There is a tremendous gender imbalance in the free software (or “open‐source”) community — men outnumber women by roughly 99 to 1. Should anything be done about it?
I have noted with pleasure that the 1‐page‐website I built about the situation got noticed before I tried to spread the news. The idea came up as I attended Aurélie Chaumat’s conference at the RMLL [fr] this summer — when the position and efforts of the women from LinuxChixFrance [fr] and GrepGrrl [fr] made a strong impression on me.
My thoughts are as follows:
- The imbalance happens despite there being free choice. This is a crucial point: nowhere in the community are women intentionally rejected. We should ask ourselves what causes women to decide that the community is not for them (whether before even trying or after some efforts to join).
- This is obviously a chicken‐and‐egg process to which one will never find a single source. On average, women spend less time on computers, therefore are less advanced computer users, therefore are less inclined to join, therefore spend less time on computers, therefore etc, etc. (there are plenty of better descriptions around).
I noticed there is a great tendency for people, especially male, to systematically shift the responsibility elsewhere (“but the girls just don’t want to study IT!”). Changing the imbalance is never going to happen if we don’t tackle the problem everywhere at once.
- Some people believe the situation is simply not a problem, and argue that nobody should intervene. The argument goes that since free will is preserved, then it must be that free computing is a naturally masculine thing to do. This is often supported with a variety of arguments in the line of “Women are child‐bearers, naturally (from birth) attracted to socializing, negotiation, human contact, and naturally (from birth) less attracted to technology and computers”. This is, from my experience, an argument brought up mostly by the privileged group, and I obviously disagree with it.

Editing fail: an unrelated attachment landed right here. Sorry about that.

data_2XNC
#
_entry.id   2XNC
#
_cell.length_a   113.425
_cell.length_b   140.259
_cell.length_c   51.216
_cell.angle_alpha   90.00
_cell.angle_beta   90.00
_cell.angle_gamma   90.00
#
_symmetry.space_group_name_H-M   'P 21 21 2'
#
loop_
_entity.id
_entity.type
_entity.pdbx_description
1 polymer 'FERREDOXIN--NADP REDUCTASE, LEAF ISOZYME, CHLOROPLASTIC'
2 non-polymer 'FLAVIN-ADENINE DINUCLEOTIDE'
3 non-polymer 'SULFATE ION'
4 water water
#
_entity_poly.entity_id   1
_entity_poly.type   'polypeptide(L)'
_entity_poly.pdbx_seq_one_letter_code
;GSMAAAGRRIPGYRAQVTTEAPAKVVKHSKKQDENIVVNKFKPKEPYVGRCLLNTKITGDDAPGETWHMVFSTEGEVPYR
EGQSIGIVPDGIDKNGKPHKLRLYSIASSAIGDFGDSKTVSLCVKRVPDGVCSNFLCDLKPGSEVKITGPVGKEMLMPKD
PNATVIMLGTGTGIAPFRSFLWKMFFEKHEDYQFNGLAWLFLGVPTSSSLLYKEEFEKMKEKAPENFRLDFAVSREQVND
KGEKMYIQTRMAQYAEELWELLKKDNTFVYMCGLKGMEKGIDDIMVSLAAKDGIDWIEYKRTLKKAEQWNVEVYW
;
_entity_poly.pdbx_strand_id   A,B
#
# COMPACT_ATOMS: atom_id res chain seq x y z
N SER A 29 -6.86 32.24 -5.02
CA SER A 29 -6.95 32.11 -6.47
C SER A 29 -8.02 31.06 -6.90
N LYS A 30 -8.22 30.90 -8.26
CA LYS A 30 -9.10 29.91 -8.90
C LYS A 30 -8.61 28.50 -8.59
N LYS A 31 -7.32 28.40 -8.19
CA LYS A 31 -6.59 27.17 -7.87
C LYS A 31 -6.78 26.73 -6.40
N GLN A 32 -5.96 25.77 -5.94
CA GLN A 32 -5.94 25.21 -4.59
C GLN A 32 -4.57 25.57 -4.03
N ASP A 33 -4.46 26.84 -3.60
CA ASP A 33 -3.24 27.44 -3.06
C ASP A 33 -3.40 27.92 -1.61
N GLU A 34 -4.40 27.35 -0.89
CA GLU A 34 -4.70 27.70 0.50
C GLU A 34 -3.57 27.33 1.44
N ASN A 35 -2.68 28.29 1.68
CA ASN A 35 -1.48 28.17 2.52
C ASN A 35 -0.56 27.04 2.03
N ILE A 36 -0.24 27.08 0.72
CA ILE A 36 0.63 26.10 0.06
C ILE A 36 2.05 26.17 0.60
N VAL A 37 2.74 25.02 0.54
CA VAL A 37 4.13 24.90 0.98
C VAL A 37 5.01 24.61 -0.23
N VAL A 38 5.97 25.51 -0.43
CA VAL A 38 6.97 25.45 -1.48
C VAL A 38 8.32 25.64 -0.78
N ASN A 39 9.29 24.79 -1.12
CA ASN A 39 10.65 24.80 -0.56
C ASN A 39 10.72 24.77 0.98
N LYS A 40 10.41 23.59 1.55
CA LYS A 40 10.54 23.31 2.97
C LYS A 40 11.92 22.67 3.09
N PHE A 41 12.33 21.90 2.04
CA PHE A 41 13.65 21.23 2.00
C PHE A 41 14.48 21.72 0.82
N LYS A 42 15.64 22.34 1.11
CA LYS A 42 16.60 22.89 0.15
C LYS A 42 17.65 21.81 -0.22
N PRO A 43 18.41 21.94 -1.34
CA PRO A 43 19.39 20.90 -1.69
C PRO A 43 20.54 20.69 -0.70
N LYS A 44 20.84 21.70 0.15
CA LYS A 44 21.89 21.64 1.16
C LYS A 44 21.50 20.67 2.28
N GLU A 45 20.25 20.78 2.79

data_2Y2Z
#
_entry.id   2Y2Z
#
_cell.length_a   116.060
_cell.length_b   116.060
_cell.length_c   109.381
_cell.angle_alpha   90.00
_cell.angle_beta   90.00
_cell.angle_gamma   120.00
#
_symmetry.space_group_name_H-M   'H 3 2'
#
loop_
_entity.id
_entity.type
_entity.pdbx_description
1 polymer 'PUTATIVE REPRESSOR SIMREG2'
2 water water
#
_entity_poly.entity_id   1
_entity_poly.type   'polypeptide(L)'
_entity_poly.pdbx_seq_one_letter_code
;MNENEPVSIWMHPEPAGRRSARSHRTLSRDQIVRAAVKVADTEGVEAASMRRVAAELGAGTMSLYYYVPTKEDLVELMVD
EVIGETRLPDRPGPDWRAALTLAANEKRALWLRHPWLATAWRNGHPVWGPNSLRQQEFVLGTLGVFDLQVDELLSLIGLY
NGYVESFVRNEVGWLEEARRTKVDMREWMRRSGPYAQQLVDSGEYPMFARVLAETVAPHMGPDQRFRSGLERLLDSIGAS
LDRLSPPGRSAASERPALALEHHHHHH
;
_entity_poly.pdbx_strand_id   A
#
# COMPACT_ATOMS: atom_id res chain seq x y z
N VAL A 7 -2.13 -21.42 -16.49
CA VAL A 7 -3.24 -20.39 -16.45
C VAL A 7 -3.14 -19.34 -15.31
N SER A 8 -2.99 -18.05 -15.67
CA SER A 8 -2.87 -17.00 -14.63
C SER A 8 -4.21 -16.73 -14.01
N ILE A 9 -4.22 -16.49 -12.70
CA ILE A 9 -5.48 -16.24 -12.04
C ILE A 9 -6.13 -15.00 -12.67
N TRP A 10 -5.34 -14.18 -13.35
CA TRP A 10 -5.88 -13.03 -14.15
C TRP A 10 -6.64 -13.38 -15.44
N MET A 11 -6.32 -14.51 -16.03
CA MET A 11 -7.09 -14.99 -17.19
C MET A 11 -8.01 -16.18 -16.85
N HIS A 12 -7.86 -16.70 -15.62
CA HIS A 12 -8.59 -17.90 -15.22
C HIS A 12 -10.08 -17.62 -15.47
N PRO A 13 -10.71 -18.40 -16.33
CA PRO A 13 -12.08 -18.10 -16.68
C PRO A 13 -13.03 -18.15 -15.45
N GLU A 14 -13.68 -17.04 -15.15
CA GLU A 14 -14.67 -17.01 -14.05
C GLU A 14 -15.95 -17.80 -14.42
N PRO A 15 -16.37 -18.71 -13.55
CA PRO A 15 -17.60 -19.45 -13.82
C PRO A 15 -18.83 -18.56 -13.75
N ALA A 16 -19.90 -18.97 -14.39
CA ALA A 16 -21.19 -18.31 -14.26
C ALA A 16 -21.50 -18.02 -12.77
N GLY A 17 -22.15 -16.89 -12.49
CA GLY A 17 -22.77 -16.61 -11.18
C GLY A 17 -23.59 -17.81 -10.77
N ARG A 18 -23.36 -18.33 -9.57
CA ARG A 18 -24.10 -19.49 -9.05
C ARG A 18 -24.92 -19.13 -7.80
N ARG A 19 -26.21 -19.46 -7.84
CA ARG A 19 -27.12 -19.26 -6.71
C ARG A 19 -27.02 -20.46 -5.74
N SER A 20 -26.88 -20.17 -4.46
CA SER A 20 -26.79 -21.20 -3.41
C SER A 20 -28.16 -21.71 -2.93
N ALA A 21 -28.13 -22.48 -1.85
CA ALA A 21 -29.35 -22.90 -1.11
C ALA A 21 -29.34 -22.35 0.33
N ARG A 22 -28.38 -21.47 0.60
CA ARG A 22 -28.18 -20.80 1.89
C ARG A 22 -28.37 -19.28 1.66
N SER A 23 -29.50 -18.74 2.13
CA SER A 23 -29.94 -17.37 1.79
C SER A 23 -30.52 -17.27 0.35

It sprung into my face, while teaching several highschool classes last year (physics and chemistry), that girls were just as interested in technology and tinkering as boys. If the ideas above still echo in your mind, get in a school and spend time with kids.
- I am not even willing to discuss the idea that women would be less naturally able to handle technology or computers. The idea is mostly found in various forms of humor — but it also transpires in real life (I can tell from feedback from a female airline pilot friend, as well as other situations). I find it not only stupid, but also insulting.
- This is of course not about having nice‐looking numbers, or politically correct policies. It’s not, either, about making “better software” with women, or even “communities that run better”. I view this as a question of ethics.
In any case, and independently of the above, we can do better, indisputably. Because, every time we buy horribly stereotypical toys for our kids, every time we laugh at the dumb‐miniskirt‐blond‐woman “joke”, every time we make a sick sexual allusion to sell a server [comment], we label our community as “male‐only”.
Now, can we do more? We can go on making empty statements on how discrimination is bad (sorry Jono), to which everyone obviously agrees. Or we can start really tackling things — but it’s hard, and requires caution all along, to not drift into the wrong side (for example, looking exclusively at numbers and discriminating entrants until satisfied).
I thought setting myself a simple set of guidelines would be a good start, and I published them on that website. Please join me in working towards making the community a place where gender doesn’t matter.